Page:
When someone asks if they should create video or virtual tours (VTs), I immediately think of Gilligan’s Island, and the old question still debated today: “Ginger or Mary Ann?” There’s no right or wrong. Let’s imagine Ginger, the movie star, relates to our video category and Mary Ann, our girl next door, aligns with our virtual tour bucket.
Ginger is sexy, alluring and pricy. On the other hand, Mary Ann is honest, friendly and affordable. Imagine you’re the new marketing manager of a resort on a tropical island and the boss asks if we should create a promotional video or create virtual tours (also referred to as 360s, 360-degree virtual tours, panoramic images, and virtual reality to name a few).
The first question you would ask yourself: “How’s the photography!?” Great still images should be your foundation – that’s the starting point for prospects that may be motivated to “see” and “learn” more If they like the photos. This is where videos and 360-degree virtual tours play a role. The second question to ask the boss: What’s the budget?
A respectable video will cost $10K and up! This is not a place to skimp on cost and look for the cheapest production you can find – even when they brag about creating videos in HD (High Definition). My 6 year old can shoot 1080p HD video using my iPhone, but she lacks composition and lighting skills. Good video requires some thought. You should expect a 2-3 man production crew with a respectable production package (camera, lens(es), tripod, light kit, etc.).
Additional monies should be considered for production “toys” like a jib arm, dolly, steadicam, etc. – things that help create fluid movement (otherwise you’re shooting postcards). Other budgetary inflating elements to think about: scripting, voice over talent, music, aerials, on-camera talent (do you get paid models or wrangle hotel staff and guests), hair and make-up, wardrobe, art direction, graphics and special effects in post-production, etc. You get the idea.
Video can get pricey, but an effective video generates higher conversions and increases the average daily rate because the consumer perceives greater value. A property with no video, or even worse a crappy video or a poorly created photo slide show, may devalue your offering.
Video should be a visual a teaser of the property highlights and your Unique Selling Proposition (USP). Video, especially a video viewed online, should be short – no longer than 1 to 1½ minutes. The average viewer abandonment rate is 45% after the first minute (higher if the video lacks appeal). If you feel you can’t showcase the entire property in a minute or less, try breaking it into sub videos – an overview video, and sub videos to focus on specific areas: meeting spaces, golf course, spa, dining, activities, accommodations, and local area (highlights nearby).
Back to our dilemma — Ginger may be very appealing, but Mary Ann comes with far less baggage (literally and figuratively). From a production and post-production perspective, Marry Ann is lower maintenance and she is more affordable.
The cost to create good looking 360-degree virtual tours ranges from $250 to $500 per image (location). The crew would consist of one photographer with a camera, wide angle lens and tripod (with rotating head). Also, the production process is much faster and less intrusive and the return on investment can exceed video. Like video costs, you can also find VT photographers who produce 360-degree virtual tours for less – but the old adage generally applies: you get what you pay for.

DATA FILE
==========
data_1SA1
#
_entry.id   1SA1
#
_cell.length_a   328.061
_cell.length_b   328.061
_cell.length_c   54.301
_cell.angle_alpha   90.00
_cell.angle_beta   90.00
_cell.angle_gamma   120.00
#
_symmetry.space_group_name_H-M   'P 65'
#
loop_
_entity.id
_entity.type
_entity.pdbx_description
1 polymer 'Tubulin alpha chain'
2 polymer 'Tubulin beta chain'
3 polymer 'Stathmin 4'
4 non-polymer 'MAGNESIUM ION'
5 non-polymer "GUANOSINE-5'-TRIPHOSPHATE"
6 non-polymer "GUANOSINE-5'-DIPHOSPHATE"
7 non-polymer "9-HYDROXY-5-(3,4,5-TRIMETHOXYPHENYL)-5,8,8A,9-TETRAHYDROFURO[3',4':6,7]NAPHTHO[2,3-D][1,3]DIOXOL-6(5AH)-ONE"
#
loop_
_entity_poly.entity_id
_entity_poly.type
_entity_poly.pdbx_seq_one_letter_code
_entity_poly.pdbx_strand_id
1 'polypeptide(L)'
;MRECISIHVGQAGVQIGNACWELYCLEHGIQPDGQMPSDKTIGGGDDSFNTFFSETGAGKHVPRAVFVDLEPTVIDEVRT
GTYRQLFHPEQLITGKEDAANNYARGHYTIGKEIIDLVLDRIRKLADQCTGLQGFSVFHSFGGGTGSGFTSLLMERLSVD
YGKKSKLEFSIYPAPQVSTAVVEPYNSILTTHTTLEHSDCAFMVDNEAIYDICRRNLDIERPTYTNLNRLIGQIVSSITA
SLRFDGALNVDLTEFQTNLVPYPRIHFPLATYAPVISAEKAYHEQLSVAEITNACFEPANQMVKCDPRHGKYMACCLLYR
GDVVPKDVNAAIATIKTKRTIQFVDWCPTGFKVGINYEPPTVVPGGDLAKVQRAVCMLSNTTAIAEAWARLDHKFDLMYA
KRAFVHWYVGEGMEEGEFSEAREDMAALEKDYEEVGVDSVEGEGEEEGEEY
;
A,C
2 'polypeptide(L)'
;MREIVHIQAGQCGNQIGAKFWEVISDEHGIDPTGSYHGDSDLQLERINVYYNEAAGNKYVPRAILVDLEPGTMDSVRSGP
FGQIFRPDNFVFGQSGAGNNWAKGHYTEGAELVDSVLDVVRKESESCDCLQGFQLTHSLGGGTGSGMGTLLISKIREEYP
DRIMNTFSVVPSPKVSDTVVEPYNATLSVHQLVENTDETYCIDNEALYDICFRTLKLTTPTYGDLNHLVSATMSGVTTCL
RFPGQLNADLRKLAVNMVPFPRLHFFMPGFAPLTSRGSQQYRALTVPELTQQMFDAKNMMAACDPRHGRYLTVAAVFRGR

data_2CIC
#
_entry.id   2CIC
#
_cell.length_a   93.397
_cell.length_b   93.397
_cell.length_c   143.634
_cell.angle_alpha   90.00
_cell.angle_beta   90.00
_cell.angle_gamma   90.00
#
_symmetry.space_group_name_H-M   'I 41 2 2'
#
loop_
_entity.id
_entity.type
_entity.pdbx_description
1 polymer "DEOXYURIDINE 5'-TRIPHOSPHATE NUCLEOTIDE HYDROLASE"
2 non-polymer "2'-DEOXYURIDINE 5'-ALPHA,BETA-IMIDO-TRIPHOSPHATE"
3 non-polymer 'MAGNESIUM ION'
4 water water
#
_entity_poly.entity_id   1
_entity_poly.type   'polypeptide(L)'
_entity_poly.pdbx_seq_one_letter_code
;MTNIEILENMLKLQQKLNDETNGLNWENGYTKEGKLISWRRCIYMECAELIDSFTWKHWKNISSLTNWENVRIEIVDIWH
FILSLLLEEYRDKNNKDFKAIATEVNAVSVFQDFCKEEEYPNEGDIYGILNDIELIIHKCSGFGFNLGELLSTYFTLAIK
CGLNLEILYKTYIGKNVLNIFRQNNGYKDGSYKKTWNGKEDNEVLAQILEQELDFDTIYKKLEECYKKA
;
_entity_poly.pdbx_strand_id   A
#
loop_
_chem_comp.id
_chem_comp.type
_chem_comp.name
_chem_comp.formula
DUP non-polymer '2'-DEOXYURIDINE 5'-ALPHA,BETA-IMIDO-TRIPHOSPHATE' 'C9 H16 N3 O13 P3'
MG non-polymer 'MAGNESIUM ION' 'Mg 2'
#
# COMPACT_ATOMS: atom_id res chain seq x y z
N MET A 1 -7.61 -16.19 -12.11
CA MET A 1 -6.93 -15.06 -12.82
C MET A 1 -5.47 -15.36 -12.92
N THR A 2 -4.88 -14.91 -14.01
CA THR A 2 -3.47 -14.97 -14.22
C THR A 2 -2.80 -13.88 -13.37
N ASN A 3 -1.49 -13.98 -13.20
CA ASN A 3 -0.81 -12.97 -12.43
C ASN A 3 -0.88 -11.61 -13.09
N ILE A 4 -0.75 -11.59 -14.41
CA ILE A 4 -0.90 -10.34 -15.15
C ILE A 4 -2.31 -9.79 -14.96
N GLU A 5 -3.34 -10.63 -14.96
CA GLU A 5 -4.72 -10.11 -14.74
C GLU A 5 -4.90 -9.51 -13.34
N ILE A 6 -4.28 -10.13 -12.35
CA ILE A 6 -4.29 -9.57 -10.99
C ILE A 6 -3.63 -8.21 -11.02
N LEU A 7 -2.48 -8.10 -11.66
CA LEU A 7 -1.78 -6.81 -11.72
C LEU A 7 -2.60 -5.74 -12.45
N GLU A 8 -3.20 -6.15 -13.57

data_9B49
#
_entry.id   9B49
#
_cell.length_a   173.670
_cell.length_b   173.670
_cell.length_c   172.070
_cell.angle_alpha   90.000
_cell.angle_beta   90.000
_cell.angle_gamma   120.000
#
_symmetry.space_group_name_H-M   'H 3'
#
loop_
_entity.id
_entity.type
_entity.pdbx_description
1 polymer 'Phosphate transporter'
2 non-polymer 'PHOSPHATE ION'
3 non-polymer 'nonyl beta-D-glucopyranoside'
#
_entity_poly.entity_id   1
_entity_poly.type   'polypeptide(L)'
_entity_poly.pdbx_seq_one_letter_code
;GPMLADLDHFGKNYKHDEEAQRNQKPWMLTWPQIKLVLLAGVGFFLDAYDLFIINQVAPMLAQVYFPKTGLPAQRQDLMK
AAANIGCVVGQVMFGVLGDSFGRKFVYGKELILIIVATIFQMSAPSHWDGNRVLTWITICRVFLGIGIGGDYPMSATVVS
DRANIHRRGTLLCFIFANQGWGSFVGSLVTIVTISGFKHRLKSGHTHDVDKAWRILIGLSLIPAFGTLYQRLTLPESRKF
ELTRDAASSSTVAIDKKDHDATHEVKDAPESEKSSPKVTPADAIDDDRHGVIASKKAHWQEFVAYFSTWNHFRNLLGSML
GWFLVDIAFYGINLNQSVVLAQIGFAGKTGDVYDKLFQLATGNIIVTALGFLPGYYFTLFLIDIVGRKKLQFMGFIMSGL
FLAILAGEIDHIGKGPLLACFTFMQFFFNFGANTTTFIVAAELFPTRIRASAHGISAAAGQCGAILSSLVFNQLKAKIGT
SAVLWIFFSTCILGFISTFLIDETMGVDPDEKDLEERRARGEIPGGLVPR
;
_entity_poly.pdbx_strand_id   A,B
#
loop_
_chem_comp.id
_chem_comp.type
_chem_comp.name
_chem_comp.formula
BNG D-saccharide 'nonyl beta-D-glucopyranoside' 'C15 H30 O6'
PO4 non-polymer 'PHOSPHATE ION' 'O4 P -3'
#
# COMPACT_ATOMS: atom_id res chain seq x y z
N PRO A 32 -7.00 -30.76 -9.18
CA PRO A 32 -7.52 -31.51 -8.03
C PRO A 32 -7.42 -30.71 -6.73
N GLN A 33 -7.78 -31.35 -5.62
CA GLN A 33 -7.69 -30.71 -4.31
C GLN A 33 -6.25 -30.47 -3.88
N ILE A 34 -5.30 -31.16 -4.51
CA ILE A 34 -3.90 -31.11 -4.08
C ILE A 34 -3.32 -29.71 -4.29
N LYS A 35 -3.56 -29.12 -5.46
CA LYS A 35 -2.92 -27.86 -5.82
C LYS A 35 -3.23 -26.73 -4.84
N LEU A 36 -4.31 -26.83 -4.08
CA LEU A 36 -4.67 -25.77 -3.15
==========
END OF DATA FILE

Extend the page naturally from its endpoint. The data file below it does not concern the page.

360-degree virtual tours have improved dramatically over the last decade – visuals that rival any high quality photo can now be displayed with full screen panoramic imaging that allow consumers to virtually look all around. It gives consumers an honest and accurate representation of the room, lobby, meeting space, restaurant, pool, etc. Simply put, what you see is what you get.
Consumers interact with 360-degree virtual tours more with by clicking or selecting what they want to see and spend as much time as they want viewing them, whereas video is a linear presentation. Many of the newer 360 virtual tour players provide additional elements such as detailed text descriptions, interactive property maps, supporting photos, and weather forecast.
Look at the booking cycle from the consumer’s perspective, the first elemental component would be good photography. If your property comes up when a consumer is searching for you and they see appealing photos they will stop and look. If they like what they see (and it’s in their budget), they will go to rich media and reviews to vet and validate their selection. In the final stage of selecting a room type, a 360 image is a tremendous help.
If the budget Gods have descended upon you and you can afford to do both, do it – they will both be used in the booking funnel. Make sure your visuals are in as many touch points with the prospective consumers as possible. Don’t create a great content (video or VTs) and only show it on your website expecting prospects to flock – your job, as a marketer is to get your best visuals in front of as many prospects as you can within your budgetary constraints – distribute your content everywhere!
To summarize, if you’re stuck on an island — you have to choose between Ginger (video), who is glitzy, glamorous and expensive, or Mary Ann (VTs) who is down to earth, simple and honest. We’ll also assume you’re not Thurston Howell III and can’t afford them both. There’s no right or wrong answer, but historically, Mary Ann has been the chosen one 3 to 1 over ginger.